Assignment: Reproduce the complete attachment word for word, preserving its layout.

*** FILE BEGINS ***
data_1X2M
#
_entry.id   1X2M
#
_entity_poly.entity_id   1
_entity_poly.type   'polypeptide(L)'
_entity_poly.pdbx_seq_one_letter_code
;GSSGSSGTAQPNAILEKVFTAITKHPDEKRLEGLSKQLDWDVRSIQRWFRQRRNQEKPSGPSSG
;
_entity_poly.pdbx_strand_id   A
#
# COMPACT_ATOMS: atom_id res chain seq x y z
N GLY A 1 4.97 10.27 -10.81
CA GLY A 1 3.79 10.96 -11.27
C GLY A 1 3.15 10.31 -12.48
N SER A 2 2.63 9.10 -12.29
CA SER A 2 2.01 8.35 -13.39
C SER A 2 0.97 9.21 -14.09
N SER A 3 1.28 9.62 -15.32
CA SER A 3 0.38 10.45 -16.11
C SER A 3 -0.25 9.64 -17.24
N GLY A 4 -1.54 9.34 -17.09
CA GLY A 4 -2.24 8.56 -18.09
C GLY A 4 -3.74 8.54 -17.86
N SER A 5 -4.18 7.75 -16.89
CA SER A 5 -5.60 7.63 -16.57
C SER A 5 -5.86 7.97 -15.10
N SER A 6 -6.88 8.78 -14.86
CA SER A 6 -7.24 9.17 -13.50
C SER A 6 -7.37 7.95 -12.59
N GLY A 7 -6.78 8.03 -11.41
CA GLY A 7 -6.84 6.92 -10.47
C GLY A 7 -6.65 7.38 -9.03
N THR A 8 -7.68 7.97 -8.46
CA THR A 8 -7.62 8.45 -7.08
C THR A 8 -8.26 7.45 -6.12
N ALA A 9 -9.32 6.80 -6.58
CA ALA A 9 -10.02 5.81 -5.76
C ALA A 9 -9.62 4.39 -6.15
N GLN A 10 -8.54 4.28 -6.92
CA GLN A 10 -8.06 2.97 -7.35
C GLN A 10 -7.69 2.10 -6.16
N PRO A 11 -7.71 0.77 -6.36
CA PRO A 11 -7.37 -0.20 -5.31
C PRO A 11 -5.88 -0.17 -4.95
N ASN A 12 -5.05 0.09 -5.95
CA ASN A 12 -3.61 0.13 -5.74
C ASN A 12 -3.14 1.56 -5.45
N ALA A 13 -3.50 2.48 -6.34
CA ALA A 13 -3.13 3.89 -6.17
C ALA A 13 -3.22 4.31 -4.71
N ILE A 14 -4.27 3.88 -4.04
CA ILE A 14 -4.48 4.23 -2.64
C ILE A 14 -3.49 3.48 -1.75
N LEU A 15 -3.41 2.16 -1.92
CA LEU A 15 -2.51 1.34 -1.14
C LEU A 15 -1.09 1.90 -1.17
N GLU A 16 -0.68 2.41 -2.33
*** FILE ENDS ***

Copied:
data_1X2M
#
_entry.id   1X2M
#
_entity_poly.entity_id   1
_entity_poly.type   'polypeptide(L)'
_entity_poly.pdbx_seq_one_letter_code
;GSSGSSGTAQPNAILEKVFTAITKHPDEKRLEGLSKQLDWDVRSIQRWFRQRRNQEKPSGPSSG
;
_entity_poly.pdbx_strand_id   A
#
# COMPACT_ATOMS: atom_id res chain seq x y z
N GLY A 1 4.97 10.27 -10.81
CA GLY A 1 3.79 10.96 -11.27
C GLY A 1 3.15 10.31 -12.48
N SER A 2 2.63 9.10 -12.29
CA SER A 2 2.01 8.35 -13.39
C SER A 2 0.97 9.21 -14.09
N SER A 3 1.28 9.62 -15.32
CA SER A 3 0.38 10.45 -16.11
C SER A 3 -0.25 9.64 -17.24
N GLY A 4 -1.54 9.34 -17.09
CA GLY A 4 -2.24 8.56 -18.09
C GLY A 4 -3.74 8.54 -17.86
N SER A 5 -4.18 7.75 -16.89
CA SER A 5 -5.60 7.63 -16.57
C SER A 5 -5.86 7.97 -15.10
N SER A 6 -6.88 8.78 -14.86
CA SER A 6 -7.24 9.17 -13.50
C SER A 6 -7.37 7.95 -12.59
N GLY A 7 -6.78 8.03 -11.41
CA GLY A 7 -6.84 6.92 -10.47
C GLY A 7 -6.65 7.38 -9.03
N THR A 8 -7.68 7.97 -8.46
CA THR A 8 -7.62 8.45 -7.08
C THR A 8 -8.26 7.45 -6.12
N ALA A 9 -9.32 6.80 -6.58
CA ALA A 9 -10.02 5.81 -5.76
C ALA A 9 -9.62 4.39 -6.15
N GLN A 10 -8.54 4.28 -6.92
CA GLN A 10 -8.06 2.97 -7.35
C GLN A 10 -7.69 2.10 -6.16
N PRO A 11 -7.71 0.77 -6.36
CA PRO A 11 -7.37 -0.20 -5.31
C PRO A 11 -5.88 -0.17 -4.95
N ASN A 12 -5.05 0.09 -5.95
CA ASN A 12 -3.61 0.13 -5.74
C ASN A 12 -3.14 1.56 -5.45
N ALA A 13 -3.50 2.48 -6.34
CA ALA A 13 -3.13 3.89 -6.17
C ALA A 13 -3.22 4.31 -4.71
N ILE A 14 -4.27 3.88 -4.04
CA ILE A 14 -4.48 4.23 -2.64
C ILE A 14 -3.49 3.48 -1.75
N LEU A 15 -3.41 2.16 -1.92
CA LEU A 15 -2.51 1.34 -1.14
C LEU A 15 -1.09 1.90 -1.17
N GLU A 16 -0.68 2.41 -2.33